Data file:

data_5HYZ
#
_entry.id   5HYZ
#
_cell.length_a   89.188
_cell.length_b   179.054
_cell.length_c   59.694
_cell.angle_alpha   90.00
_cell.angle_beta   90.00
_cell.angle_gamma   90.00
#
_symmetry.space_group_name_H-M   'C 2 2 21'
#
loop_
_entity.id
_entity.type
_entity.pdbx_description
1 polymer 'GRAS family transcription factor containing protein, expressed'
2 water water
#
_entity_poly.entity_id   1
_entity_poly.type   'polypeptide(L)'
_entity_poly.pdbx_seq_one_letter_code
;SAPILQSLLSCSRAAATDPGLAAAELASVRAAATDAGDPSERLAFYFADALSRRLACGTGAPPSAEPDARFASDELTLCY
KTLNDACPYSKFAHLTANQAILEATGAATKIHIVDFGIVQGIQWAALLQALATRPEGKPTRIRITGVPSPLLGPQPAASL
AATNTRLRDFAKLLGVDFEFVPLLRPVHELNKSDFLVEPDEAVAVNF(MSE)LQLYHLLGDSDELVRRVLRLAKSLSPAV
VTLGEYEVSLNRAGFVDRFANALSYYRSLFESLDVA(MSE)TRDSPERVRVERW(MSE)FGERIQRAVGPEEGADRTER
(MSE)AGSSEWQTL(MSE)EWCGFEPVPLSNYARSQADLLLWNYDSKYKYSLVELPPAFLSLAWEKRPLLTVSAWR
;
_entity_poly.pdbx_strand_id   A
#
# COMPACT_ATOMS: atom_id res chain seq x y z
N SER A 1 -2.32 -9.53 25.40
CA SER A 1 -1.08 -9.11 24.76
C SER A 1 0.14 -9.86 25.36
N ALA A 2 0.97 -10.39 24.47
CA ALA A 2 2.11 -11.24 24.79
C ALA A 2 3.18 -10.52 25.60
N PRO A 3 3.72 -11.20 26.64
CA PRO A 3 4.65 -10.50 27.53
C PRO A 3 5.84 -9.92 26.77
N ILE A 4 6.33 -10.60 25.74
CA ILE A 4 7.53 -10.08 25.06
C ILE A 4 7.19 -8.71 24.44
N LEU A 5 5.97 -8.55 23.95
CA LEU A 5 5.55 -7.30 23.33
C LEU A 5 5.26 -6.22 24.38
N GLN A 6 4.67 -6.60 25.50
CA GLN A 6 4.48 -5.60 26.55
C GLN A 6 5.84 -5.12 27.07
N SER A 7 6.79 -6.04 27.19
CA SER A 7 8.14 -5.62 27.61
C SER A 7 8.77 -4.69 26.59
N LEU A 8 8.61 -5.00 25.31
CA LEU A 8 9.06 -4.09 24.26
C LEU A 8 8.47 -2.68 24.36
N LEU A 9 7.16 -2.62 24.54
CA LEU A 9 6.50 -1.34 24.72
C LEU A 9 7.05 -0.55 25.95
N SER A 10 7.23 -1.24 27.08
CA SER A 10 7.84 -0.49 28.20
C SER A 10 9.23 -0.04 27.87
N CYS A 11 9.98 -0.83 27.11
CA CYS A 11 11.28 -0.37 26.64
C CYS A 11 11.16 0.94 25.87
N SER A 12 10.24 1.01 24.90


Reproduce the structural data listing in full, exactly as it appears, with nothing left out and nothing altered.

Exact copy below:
data_5HYZ
#
_entry.id   5HYZ
#
_cell.length_a   89.188
_cell.length_b   179.054
_cell.length_c   59.694
_cell.angle_alpha   90.00
_cell.angle_beta   90.00
_cell.angle_gamma   90.00
#
_symmetry.space_group_name_H-M   'C 2 2 21'
#
loop_
_entity.id
_entity.type
_entity.pdbx_description
1 polymer 'GRAS family transcription factor containing protein, expressed'
2 water water
#
_entity_poly.entity_id   1
_entity_poly.type   'polypeptide(L)'
_entity_poly.pdbx_seq_one_letter_code
;SAPILQSLLSCSRAAATDPGLAAAELASVRAAATDAGDPSERLAFYFADALSRRLACGTGAPPSAEPDARFASDELTLCY
KTLNDACPYSKFAHLTANQAILEATGAATKIHIVDFGIVQGIQWAALLQALATRPEGKPTRIRITGVPSPLLGPQPAASL
AATNTRLRDFAKLLGVDFEFVPLLRPVHELNKSDFLVEPDEAVAVNF(MSE)LQLYHLLGDSDELVRRVLRLAKSLSPAV
VTLGEYEVSLNRAGFVDRFANALSYYRSLFESLDVA(MSE)TRDSPERVRVERW(MSE)FGERIQRAVGPEEGADRTER
(MSE)AGSSEWQTL(MSE)EWCGFEPVPLSNYARSQADLLLWNYDSKYKYSLVELPPAFLSLAWEKRPLLTVSAWR
;
_entity_poly.pdbx_strand_id   A
#
# COMPACT_ATOMS: atom_id res chain seq x y z
N SER A 1 -2.32 -9.53 25.40
CA SER A 1 -1.08 -9.11 24.76
C SER A 1 0.14 -9.86 25.36
N ALA A 2 0.97 -10.39 24.47
CA ALA A 2 2.11 -11.24 24.79
C ALA A 2 3.18 -10.52 25.60
N PRO A 3 3.72 -11.20 26.64
CA PRO A 3 4.65 -10.50 27.53
C PRO A 3 5.84 -9.92 26.77
N ILE A 4 6.33 -10.60 25.74
CA ILE A 4 7.53 -10.08 25.06
C ILE A 4 7.19 -8.71 24.44
N LEU A 5 5.97 -8.55 23.95
CA LEU A 5 5.55 -7.30 23.33
C LEU A 5 5.26 -6.22 24.38
N GLN A 6 4.67 -6.60 25.50
CA GLN A 6 4.48 -5.60 26.55
C GLN A 6 5.84 -5.12 27.07
N SER A 7 6.79 -6.04 27.19
CA SER A 7 8.14 -5.62 27.61
C SER A 7 8.77 -4.69 26.59
N LEU A 8 8.61 -5.00 25.31
CA LEU A 8 9.06 -4.09 24.26
C LEU A 8 8.47 -2.68 24.36
N LEU A 9 7.16 -2.62 24.54
CA LEU A 9 6.50 -1.34 24.72
C LEU A 9 7.05 -0.55 25.95
N SER A 10 7.23 -1.24 27.08
CA SER A 10 7.84 -0.49 28.20
C SER A 10 9.23 -0.04 27.87
N CYS A 11 9.98 -0.83 27.11
CA CYS A 11 11.28 -0.37 26.64
C CYS A 11 11.16 0.94 25.87
N SER A 12 10.24 1.01 24.90